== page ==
Because ISO 50001 is a voluntary standard as opposed to a regulatory requirement, its uptake will depend on how companies perceive its value to their organization. If widely adopted, it could influence up to 60% of the world's energy use across many economic sectors. In particular, the adoption of ISO 50001 will be driven by factors such as the growth of corporate sustainability programs and the spread of energy management standards along the manufacturing supply chain. Companies may also find the energy and carbon reductions achievable through adherence to the ISO 50001 standard increasingly valuable as a means to comply with possible cap-and-trade regimes that are under consideration, avoid carbon or energy taxes, comport with international climate agreements, or enhance their corporate value by burnishing their green manufacturing credentials.

The ambitions of this series of energy management demonstrations extend beyond the more concrete goals of providing an energy efficiency roadmap and contributing to the development of SEP. It is also intended to help build energy management expertise at the state, regional, and plant levels by showcasing lessons learned and best practices. Through this education, the series aims to increase energy savings and reduce associated carbon reductions throughout the nation. By involving industrial personnel at all levels, SEP and the energy management demonstrations encourage a far-reaching culture change in how energy is managed at the facility level. While USCEEM—along with DOE—is guiding the development of the SEP program, once underway, it is intended to become a self-sustaining program through plant certification fees.

Because of the tremendous opportunity represented by the energy management demonstration series and the lofty goals it hopes to attain, companies must meet certain requirements to take part. To be selected, a company should be prepared to assure senior-level commitment to energy management, including the allocation of appropriate resources. Additionally, at least one certified management system must already be in place (e.g., ISO 9001 [quality], ISO 14001 [environmental], ISO 22000 [food safety], OHSAS 1800 [health and safety]). While not an absolute requirement, experience with management system certification demonstrates a well-developed understanding of this project's requirements and a history of commitment to success within a designated time period. A key part of implementing an energy management system is integrating knowledgeable plant personnel into the process; therefore, participating companies must also be willing to dedicate their staff members' time to attend training and actually implement this project's activities at their plants.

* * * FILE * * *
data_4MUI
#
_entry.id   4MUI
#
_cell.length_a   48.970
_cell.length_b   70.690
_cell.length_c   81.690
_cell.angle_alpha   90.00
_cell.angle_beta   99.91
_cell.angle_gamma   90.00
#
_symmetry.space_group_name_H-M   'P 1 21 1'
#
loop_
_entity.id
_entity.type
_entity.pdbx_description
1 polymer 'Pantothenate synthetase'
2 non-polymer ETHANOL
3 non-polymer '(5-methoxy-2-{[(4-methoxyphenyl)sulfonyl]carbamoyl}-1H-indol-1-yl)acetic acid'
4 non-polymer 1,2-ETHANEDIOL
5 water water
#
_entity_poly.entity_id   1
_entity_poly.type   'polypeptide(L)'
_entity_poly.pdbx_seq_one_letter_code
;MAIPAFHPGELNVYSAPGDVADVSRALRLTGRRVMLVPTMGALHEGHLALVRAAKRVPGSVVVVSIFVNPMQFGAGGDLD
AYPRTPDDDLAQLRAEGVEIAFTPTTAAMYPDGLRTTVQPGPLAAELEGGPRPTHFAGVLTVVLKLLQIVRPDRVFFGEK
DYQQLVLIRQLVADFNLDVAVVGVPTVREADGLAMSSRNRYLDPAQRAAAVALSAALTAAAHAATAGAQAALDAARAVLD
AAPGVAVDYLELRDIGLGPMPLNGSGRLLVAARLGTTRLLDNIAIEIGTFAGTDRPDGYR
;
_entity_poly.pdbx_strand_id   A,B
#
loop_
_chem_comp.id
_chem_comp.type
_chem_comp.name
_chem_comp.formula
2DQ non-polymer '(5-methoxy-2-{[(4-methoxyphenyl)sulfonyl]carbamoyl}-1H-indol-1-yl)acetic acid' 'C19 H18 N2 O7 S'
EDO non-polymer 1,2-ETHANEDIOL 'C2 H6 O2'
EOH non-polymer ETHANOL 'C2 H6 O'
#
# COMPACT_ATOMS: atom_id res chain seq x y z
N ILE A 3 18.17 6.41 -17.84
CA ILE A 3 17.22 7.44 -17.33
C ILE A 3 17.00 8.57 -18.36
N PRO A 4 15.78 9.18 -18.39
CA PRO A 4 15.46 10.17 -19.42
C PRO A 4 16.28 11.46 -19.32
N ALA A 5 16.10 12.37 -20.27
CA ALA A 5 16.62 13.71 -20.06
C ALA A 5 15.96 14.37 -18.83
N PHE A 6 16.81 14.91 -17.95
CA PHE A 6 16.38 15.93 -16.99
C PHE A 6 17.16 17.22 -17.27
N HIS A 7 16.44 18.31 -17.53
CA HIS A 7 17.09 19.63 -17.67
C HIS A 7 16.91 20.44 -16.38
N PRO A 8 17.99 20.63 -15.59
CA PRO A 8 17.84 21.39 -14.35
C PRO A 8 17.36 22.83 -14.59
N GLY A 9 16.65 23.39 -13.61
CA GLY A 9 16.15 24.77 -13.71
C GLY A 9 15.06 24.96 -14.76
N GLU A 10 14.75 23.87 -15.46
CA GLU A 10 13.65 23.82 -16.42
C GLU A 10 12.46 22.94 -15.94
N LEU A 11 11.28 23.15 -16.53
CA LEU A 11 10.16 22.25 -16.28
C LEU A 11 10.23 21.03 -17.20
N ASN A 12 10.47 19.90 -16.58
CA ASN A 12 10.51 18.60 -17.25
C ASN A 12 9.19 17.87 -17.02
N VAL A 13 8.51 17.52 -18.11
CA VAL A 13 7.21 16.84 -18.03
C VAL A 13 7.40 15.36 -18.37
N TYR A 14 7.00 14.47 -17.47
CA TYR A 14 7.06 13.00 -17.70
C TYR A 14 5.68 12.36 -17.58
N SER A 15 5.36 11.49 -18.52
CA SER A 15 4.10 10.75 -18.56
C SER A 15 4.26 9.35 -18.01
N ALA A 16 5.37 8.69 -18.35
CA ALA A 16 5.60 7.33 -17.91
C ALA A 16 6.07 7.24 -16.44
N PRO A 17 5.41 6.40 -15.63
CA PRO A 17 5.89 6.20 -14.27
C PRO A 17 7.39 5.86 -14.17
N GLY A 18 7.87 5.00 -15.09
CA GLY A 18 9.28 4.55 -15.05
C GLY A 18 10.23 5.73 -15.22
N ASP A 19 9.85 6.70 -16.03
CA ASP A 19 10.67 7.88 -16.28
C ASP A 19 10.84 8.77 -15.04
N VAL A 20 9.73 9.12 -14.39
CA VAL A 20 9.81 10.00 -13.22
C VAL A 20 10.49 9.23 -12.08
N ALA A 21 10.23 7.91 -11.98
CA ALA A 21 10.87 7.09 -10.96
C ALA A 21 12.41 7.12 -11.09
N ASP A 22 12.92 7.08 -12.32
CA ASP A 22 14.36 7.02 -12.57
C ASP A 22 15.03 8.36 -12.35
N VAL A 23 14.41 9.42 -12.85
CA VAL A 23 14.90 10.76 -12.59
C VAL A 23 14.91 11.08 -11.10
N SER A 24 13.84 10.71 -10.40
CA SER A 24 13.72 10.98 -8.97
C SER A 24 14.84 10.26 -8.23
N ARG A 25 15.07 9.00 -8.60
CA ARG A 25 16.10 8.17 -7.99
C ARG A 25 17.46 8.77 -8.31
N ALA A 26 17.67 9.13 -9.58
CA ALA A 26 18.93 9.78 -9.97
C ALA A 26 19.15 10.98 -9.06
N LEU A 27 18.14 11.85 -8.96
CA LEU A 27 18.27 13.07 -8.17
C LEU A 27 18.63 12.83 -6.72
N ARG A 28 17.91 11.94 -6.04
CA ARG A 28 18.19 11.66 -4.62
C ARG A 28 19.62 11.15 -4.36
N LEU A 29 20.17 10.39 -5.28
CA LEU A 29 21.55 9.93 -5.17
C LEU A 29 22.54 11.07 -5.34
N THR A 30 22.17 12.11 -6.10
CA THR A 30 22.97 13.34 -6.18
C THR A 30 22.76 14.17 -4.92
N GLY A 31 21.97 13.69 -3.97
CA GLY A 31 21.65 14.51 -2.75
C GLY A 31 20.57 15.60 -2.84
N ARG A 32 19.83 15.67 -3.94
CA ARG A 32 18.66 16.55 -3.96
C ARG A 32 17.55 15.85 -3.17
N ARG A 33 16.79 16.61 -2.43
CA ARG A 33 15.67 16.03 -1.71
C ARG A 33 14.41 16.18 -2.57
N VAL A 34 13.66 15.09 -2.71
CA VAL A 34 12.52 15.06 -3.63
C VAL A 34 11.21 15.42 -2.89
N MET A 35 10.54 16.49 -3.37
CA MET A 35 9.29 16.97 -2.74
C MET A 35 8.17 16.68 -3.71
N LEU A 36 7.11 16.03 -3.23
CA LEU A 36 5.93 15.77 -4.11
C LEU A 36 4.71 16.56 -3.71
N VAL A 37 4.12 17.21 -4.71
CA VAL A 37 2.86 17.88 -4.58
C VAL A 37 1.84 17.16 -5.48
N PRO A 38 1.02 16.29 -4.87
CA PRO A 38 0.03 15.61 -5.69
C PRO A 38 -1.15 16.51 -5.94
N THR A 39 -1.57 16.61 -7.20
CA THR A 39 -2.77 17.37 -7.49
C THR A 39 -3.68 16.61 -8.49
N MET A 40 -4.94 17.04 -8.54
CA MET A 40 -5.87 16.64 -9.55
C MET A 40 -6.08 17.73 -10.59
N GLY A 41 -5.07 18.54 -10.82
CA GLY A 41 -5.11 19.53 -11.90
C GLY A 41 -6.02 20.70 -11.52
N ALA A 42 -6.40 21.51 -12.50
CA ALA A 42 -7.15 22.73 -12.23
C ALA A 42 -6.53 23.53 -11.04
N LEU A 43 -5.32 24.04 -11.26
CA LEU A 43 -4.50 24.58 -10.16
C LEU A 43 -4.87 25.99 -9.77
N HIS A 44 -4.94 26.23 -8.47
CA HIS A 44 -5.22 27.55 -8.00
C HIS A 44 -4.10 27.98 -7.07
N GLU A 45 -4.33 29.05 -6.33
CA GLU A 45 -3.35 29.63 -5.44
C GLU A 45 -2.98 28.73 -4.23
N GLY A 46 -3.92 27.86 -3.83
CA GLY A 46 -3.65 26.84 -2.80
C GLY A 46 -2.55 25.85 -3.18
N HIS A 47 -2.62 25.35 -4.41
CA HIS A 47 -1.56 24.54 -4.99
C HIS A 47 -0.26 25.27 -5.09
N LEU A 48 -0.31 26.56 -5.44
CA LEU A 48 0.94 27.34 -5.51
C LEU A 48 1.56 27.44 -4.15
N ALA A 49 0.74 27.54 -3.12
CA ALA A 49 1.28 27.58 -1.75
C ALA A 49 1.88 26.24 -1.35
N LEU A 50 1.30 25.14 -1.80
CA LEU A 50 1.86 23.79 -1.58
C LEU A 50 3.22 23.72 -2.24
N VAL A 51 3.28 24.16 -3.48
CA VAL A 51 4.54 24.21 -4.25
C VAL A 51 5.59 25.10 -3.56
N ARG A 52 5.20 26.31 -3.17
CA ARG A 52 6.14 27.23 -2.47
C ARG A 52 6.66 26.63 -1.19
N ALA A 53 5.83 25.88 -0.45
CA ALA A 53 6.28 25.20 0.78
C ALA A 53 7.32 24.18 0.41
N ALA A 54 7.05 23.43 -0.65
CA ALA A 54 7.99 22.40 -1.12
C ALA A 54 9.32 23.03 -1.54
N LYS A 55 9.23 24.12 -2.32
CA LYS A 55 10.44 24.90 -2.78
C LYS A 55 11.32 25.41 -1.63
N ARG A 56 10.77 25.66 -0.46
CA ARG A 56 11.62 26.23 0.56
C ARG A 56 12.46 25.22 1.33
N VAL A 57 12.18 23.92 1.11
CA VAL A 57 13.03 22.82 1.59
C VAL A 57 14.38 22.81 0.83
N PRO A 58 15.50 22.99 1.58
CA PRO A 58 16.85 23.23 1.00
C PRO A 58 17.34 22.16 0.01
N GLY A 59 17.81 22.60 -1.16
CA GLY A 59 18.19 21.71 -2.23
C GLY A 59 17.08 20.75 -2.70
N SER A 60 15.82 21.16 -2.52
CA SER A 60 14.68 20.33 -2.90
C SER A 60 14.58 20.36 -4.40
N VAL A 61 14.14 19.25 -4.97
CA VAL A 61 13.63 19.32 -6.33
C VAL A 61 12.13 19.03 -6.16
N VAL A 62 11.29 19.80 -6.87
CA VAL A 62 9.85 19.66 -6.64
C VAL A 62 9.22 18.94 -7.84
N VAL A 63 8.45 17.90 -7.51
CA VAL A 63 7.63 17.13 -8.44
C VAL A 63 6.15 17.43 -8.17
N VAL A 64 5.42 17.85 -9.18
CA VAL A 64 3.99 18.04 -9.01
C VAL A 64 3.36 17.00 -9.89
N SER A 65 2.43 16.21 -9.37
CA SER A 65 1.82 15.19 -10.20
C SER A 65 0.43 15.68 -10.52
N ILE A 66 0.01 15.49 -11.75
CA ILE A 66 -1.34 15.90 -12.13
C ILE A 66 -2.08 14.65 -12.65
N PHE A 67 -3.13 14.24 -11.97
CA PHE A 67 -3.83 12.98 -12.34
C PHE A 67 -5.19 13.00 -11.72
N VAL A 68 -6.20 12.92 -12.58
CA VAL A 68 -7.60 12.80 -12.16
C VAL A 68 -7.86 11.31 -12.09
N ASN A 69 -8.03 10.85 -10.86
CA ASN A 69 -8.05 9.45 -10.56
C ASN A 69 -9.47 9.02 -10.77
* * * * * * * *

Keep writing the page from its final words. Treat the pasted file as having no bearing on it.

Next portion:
Two additional characteristics are necessary for any company wishing to participate. First, in order to be considered, companies must sign the voluntary Save Energy Now LEADER Pledge and commit to reducing their energy intensity 25% in 10 years. Second, companies should be willing to pursue SEP certification through participation in an audit that will look at records showing conformance to the forthcoming ISO 50001 energy management standard and a minimum of 48 months of plant energy consumption data to demonstrate a minimum improvement of 5% in energy intensity over a three-year period.

Four companies with plants in Texas—Cook Composites and Polymers Company; Freescale Semiconductor, Inc.; Owens Corning; and The Dow Chemical Company—kicked things off in May 2008, participating in a pilot project funded by DOE and the Texas State Energy Conservation Office. The Texas Industries of the Future program coordinated the pilot with help from Lawrence Berkeley National Laboratory, Georgia Tech, and Oak Ridge National Laboratory. In October 2009, DOE launched the Northwest Energy Management Demonstration Project in coordination with the Northwest Energy Efficiency Alliance and four participating companies—Grays Harbor Paper, PACCAR/Kenworth Truck Company, Amcor PET Packaging, and J.R. Simplot Company Aberdeen Food Plant. Moving forward, the energy management demonstrations project will be rolled out in the Southeast, Midwest, Mid-Atlantic, and Northeast regions in Spring/Summer 2010; California and Colorado in Summer/Fall 2010; and will head back to Texas in Fall 2011. In total, 23 states will be included: AR, CA, CO, CT, GA, IL, IN, IA, KY, ME, MA, MN, NH, NC, OH, PA, RI, SC, TN, VA, VT, WI and WV.

For more information on energy management demonstrations, visit http://www1.eere.energy.gov/industry/energymanagementdemonstrations/index.html.